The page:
Sunday, November 16, 2014

Google Keep with Google Classroom

Since Google Classroom has been released my classroom has been much more streamline. Everything that my students might need is conveniently organized in one location. Students can track  assignments, obtain their feedback much easier, and resubmit work much quicker than before. The way that I run my classroom is a pseudo-flipped environment. Not every student has equal access to technology at home, our school does not provide a 1:1 program, and the attitude to try and adopt a program is very obtuse. I also do not use a traditional text book with students, for various reason which will end up in another blog post, I also have my students doing a lot of science rather than me telling them about science.

With all that said, I often ask students to research a concept and take notes on about the important pieces before we apply what they know and learned. The research is always partnered with teaching students how to validate resources, effectively search Google based on reading level,  obtain quick accurate information, and how to appropriately cite information collected. To do all this I ask students to take notes. And, why not? Notes are a good way to help trick your brain into remembering things you may not be all that interested in learning.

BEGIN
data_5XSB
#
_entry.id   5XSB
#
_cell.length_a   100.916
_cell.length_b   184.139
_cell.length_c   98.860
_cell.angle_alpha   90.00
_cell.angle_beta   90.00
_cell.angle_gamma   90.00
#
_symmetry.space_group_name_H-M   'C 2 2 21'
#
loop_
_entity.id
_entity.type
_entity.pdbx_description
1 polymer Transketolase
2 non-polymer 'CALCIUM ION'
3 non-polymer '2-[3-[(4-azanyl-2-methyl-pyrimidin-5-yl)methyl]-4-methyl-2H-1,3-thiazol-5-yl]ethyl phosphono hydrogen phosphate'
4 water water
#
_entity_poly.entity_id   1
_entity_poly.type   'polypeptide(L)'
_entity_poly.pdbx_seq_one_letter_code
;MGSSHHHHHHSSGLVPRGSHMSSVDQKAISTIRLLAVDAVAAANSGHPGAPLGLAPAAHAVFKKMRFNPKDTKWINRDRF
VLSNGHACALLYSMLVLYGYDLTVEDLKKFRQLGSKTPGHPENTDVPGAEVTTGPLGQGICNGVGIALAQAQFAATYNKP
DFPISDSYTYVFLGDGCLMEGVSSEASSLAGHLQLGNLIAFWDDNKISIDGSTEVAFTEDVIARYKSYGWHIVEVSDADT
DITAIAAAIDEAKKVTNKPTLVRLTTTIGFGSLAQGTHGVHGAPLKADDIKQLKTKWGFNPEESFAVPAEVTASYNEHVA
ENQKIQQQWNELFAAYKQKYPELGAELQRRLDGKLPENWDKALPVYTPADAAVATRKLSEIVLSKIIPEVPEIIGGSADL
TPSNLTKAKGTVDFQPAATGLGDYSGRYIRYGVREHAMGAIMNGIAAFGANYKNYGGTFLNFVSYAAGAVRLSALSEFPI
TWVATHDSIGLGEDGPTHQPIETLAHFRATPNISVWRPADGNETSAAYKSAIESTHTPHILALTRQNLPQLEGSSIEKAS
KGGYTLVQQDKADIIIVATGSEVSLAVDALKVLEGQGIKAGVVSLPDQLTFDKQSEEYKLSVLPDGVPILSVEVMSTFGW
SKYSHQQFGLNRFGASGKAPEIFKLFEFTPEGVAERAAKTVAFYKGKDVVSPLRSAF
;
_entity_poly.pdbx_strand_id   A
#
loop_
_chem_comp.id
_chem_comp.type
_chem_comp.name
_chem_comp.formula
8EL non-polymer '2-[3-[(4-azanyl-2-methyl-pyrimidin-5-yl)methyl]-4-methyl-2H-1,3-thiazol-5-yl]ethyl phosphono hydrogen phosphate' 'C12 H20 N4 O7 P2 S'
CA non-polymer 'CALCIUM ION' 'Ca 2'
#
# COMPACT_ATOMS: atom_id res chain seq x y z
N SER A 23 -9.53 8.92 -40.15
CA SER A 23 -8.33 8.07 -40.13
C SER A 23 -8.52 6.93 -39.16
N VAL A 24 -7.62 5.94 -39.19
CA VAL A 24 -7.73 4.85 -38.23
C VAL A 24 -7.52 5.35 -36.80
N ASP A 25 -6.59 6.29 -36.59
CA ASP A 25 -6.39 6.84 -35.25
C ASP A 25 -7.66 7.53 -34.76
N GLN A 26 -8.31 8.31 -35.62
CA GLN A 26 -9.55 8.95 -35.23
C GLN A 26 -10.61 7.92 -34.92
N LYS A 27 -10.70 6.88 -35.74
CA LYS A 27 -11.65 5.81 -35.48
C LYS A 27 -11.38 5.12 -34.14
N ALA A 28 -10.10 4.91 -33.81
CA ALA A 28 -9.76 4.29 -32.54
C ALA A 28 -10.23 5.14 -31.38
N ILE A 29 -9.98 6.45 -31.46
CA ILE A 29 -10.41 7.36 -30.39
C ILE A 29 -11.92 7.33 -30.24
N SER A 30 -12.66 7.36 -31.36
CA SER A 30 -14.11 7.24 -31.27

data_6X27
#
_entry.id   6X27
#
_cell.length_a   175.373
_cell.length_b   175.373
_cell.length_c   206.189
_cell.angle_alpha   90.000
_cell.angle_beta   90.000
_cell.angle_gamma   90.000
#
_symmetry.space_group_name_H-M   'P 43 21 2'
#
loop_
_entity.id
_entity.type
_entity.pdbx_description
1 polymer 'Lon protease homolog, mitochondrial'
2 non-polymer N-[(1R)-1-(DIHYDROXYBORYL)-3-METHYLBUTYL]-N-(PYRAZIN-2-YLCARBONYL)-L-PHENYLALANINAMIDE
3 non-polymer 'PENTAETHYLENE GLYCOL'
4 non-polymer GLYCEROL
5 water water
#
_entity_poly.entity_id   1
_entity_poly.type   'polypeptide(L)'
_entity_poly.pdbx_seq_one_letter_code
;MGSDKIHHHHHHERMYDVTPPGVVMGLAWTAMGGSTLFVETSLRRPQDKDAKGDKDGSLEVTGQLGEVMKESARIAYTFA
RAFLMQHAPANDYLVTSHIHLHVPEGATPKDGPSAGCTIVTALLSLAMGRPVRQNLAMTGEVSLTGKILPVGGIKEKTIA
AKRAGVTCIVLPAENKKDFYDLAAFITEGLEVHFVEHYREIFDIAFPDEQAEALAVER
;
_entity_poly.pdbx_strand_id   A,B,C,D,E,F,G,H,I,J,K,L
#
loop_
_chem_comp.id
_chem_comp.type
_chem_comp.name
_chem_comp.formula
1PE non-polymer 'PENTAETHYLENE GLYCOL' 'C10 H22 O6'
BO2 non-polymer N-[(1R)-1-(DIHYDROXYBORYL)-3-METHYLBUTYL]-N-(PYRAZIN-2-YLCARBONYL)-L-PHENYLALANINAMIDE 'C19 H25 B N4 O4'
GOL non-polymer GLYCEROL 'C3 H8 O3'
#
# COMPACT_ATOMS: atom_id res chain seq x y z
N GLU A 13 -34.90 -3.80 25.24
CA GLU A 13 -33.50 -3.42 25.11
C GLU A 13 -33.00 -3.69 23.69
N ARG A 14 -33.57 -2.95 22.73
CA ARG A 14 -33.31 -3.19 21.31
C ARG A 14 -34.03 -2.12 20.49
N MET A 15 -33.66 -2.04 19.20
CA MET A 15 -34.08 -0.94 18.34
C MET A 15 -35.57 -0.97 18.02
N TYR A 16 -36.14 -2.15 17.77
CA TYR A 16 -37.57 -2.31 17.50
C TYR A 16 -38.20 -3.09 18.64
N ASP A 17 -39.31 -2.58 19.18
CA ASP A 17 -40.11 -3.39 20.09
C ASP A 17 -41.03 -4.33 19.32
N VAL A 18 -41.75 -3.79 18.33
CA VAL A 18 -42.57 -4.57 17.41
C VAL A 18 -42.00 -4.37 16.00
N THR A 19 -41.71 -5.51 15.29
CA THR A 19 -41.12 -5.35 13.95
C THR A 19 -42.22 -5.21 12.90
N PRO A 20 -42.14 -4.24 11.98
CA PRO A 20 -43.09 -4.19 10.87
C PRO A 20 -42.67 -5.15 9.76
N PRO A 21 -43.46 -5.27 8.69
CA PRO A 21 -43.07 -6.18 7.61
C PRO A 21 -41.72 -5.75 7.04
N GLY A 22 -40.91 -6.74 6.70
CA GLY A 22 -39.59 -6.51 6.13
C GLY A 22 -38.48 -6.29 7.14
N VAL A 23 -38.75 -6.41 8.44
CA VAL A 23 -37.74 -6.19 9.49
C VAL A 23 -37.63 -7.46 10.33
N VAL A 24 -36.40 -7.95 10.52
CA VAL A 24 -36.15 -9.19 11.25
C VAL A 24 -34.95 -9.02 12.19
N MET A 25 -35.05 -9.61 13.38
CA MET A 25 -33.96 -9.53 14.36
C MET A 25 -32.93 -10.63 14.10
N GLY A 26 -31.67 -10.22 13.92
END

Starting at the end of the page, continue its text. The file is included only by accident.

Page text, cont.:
Previously, I had students keeping notes in a notebook where they would hand write their notes. Which is an important skill that is still needed, however, it is sometimes easier to keep digital notes. Not only are they more legible, but they won't get lost in a backpack, locker, or the dogs mouth. I have since shifted to have students take notes with Google Docs. Only because Evernote was another place for students to have to remember where to go,  and Springseed only worked for those running Linux. All  of my students have a Google account and know how to access it easily. I discovered that Docs works well for some students, who heed suggestions about keeping one large document complete with a table of contents and headers.  But then, I ran into a virtual "dog" in Google Docs. What started to happen was that, students were not keeping one document, but making a separate one for each note taking event. Which could still work, however they were not organizing their files and folders in Google Drive and were not naming their documents. A students drive would be flooded with documents called "untitled." As much as you can try and keep a student organized, there are some who have selective hearing and are masters at ignoring teacher suggestions.

So, I needed another solution. One that would force students to include a header on notes, be able to access quickly, and be able to easily see  what was written.  I ended up turning to Google Keep. I know this tool was more designed to keep short "sticky notes" as reminders, but it also works really well for students to take notes on short concepts and keep them all organized on one screen  For now, it works, and the virtual "dog" has yet to have a satisfying meal.

(screenshot of a students Google Keep notes)

1 comment:

  1. Hi Mike,
    How's it going? Thanks for posting this. I hadn't heard of it, but it looks similar to Padlet or iBrainstorm, but I like that it is part of the Google suite.